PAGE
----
1. Assistance in developing doctrines. The relation of Ellen White to the early development of the system of teachings held by Seventh-day Adventists was presented in chapter 12. These doctrines were not given to the church through revelations to Mrs. White, but the influence of the visions provided guidance so that right conclusions might be reached and substantiated. All theological problems are not settled by the writings, but sufficient help has been given so that no mistake need be made in any vital matter. The variations that exist in the doctrines of other denominations have not crept into Seventh-day Adventist teachings because this special guidance has indicated the validity of the Bible positions. Without this unifying factor, there would, no doubt, be many different views regarding the second advent of Christ, the nature of man, and other topics. APAY 381.4

2. Saving from false teachings and fanaticism. In the early days of the advent movement, before clear doctrinal positions had been worked out, there was serious danger from the introduction of false teachings among the advent believers. Numerous ways in which erroneous teachings were corrected are noted in the early history of the movement. In some cases errors crept into the thinking of substantial Adventists, but they were willing to correct their views when their errors were indicated. In other instances the errors led to fanaticism and increased the difficulty of dealing with the problems. A striking example from the early days may be found in A. W. Spalding’s Captains of the Host, pages 128-130, where he tells the story of the encounter with the fanatics Sargent and Robbins. For details of the account Spalding combines the records of J. N. Loughborough and James White. APAY 382.1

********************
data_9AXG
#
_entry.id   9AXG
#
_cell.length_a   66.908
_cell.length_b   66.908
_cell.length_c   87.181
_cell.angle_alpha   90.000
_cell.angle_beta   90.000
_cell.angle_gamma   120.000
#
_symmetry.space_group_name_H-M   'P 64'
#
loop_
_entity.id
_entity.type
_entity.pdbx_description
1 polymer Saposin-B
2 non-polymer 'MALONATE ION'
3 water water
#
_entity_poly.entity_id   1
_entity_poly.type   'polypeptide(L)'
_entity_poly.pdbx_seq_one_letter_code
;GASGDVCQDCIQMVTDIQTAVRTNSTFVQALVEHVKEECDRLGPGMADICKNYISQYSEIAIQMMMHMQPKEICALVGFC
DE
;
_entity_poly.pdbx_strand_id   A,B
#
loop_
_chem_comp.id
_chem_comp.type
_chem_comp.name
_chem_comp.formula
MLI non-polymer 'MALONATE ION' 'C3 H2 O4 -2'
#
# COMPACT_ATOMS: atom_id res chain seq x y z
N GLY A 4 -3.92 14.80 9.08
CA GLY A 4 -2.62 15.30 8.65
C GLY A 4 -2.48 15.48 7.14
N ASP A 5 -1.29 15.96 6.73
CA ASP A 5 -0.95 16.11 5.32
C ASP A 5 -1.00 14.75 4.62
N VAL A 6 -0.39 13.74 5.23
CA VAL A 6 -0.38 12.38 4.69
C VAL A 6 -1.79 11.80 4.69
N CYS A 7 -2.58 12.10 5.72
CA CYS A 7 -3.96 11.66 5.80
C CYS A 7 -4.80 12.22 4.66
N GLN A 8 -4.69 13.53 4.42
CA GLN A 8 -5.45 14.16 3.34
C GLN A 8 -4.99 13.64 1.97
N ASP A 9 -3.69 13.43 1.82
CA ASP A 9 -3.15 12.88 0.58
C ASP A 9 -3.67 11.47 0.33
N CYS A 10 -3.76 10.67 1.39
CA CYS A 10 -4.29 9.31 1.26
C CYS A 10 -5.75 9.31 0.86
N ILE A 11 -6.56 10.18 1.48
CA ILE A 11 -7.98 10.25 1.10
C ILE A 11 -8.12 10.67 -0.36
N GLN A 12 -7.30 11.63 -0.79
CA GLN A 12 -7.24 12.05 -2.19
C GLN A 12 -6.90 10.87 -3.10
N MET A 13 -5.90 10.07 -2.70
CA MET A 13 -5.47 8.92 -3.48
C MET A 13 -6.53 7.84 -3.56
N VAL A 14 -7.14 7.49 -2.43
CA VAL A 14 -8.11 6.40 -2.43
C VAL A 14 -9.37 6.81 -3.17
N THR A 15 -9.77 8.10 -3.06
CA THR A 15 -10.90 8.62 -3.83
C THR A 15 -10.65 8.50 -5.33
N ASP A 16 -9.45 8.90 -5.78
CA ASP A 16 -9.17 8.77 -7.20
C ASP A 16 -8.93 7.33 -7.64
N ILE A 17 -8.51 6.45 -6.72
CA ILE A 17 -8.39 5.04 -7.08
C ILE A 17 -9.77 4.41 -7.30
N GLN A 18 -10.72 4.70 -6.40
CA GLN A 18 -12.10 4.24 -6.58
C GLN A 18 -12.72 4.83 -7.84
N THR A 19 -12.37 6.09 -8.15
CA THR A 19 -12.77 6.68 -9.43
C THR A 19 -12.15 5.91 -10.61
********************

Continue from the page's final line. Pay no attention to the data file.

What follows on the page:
Attempts to introduce false teachings did not cease with the passing of the years. A. G. Daniells, in The Abiding Gift of Prophecy, pages 330-341, records how God used the gift of prophecy to prevent the injection of subtle pantheistic teachings into Seventh-day Adventist doctrines. How the problem of the rise of a false prophetess was met is told in the experience of Anna Phillips, found in Appendix A at the close of this book. See pages 469-471. This persistent guarding of the truth has been as important as its original discovery. The teachings of the church must neither be warped by error nor marred by fanaticism. APAY 382.2

3. Developing organization. The major steps in the growth of denominational organization were traced in chapter 12. The general plan in operation today is that which came about as the result of the 1903 General Conference and the suggestions made by Ellen White. It is an organization ideally suited to maintaining close contact with all parts of the world field and fostering united action in all areas. APAY 383.1